US military officials in Baghdad said this week that military lawyers and some colonels had received internal documents that reportedly cited complaints of abuse at Abu Ghraib prison starting in November, about two months before top military officials say they were alerted to the abuse.
The disclosure of the documents has raised new questions about whether top military officers knew about the abuse before January, when a soldier alerted them to photographs of abused prisoners at the facility just west of Baghdad.
At least 20 complaints of abuse were reported in the routine memos, according to interviews of military intelligence personnel, including the beating of five former Iraqi generals in November who were blamed for causing prisoner riots. After reviewing 106 of the memos this week, the military officials said they found only one complaint, in which a prisoner said he had been handcuffed too long, but said that thousands of additional files had not been reviewed.
The officials said they would make the documents available to Major General George Fay, who is conducting a criminal investigation of abuses at the prison.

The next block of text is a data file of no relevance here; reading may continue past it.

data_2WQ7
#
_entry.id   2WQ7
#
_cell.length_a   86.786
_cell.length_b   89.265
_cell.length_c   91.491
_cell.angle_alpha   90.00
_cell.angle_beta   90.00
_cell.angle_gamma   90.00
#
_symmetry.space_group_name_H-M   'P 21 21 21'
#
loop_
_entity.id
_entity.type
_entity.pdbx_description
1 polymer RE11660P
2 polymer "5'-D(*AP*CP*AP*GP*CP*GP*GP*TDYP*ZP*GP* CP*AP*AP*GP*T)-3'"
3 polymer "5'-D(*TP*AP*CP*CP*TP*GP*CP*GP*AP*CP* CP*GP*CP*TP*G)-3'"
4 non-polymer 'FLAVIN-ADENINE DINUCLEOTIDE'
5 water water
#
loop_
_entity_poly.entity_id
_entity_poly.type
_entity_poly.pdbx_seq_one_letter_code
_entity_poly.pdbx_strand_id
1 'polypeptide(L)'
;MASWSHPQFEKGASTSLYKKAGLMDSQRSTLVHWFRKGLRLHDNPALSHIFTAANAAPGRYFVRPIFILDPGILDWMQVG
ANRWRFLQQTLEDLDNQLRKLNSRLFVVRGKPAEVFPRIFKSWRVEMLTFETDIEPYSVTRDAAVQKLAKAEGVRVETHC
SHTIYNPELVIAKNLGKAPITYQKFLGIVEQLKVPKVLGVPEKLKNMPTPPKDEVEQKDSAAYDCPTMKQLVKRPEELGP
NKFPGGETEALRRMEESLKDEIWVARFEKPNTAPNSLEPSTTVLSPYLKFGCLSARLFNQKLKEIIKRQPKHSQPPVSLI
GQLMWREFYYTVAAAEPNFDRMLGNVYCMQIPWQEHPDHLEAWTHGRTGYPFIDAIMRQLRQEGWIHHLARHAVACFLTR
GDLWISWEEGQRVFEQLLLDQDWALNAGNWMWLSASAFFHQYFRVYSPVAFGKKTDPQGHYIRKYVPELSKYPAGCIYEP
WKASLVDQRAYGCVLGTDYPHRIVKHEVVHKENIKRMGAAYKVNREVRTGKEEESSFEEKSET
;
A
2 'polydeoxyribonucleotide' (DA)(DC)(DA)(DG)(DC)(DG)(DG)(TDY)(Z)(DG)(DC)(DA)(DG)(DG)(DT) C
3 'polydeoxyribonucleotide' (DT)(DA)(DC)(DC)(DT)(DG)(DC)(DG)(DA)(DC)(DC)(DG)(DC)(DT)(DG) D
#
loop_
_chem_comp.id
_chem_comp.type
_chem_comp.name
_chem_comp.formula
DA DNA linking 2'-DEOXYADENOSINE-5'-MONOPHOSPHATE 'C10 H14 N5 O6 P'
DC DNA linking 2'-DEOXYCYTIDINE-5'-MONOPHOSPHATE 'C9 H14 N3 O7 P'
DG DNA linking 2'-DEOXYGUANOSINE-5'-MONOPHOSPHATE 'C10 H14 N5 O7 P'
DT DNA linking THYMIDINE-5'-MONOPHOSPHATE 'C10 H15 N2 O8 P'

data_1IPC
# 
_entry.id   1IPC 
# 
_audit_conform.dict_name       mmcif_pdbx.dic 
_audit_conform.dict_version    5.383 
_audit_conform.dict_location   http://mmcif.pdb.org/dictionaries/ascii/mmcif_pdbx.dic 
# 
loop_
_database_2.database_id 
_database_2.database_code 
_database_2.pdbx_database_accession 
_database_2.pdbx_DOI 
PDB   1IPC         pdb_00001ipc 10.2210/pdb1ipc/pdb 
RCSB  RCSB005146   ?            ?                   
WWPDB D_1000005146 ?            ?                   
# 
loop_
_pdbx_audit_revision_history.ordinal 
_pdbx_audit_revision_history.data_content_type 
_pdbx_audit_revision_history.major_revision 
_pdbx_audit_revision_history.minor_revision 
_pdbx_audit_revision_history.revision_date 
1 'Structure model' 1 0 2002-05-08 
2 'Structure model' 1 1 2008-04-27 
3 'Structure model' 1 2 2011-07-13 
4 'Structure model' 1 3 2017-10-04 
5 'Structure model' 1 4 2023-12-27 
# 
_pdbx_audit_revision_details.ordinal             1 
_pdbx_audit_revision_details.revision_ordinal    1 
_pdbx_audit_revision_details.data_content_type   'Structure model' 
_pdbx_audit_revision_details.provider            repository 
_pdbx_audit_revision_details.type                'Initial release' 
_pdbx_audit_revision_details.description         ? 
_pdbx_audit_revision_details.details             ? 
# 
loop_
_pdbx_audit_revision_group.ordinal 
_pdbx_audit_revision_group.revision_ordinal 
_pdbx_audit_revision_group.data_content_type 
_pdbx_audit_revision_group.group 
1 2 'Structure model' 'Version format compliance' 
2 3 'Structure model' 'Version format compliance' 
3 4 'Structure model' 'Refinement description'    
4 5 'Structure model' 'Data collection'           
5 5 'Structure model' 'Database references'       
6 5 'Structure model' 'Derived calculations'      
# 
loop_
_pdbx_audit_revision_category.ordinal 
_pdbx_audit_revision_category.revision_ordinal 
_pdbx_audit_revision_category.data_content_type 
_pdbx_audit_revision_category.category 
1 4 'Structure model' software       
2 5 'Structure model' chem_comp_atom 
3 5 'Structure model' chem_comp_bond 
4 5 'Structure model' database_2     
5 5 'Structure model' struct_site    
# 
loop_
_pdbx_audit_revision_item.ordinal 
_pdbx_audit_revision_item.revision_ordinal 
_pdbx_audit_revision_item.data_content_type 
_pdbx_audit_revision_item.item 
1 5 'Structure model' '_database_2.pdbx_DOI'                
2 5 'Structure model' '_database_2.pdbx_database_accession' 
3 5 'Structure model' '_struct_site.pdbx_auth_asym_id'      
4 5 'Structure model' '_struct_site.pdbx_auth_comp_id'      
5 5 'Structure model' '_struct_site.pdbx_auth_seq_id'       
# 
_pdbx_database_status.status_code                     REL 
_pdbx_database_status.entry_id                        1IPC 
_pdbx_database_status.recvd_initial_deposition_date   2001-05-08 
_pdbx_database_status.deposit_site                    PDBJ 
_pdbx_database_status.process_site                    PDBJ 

"We take this pretty seriously," said Colonel Jill Morgenthaler, chief of public affairs at military headquarters in Baghdad. "The recommendation will be made to the investigation officer that the review of the files is included in the scope of the investigation."
According to former workers at the prison, a small unit of interrogators and analysts known as the Detainee Assessment Branch reported complaints of abuse in weekly memos that were sent to top officers who voted on whether to release detainees.
Military officials confirmed that the memos were sent to the prison's Review and Appeal Board, but said the officers on the board -- Brigadier General Barbara Fast, the top Army intelligence officer in Iraq, and Brigadier General Janis Karpinski, the commander of the 800th Military Police Battalion -- had stepped down from the board in early November. Colonel Marc Warren, a top legal officer under Lieutenant General Ricardo Sanchez, the highest-ranking US commander in Iraq, left the board on Nov. 12, the officials said.
Fast, Karpinski and Warren were replaced by several colonels, as well as other military intelligence and military police personnel, to speed up the release of detainees, the officials said.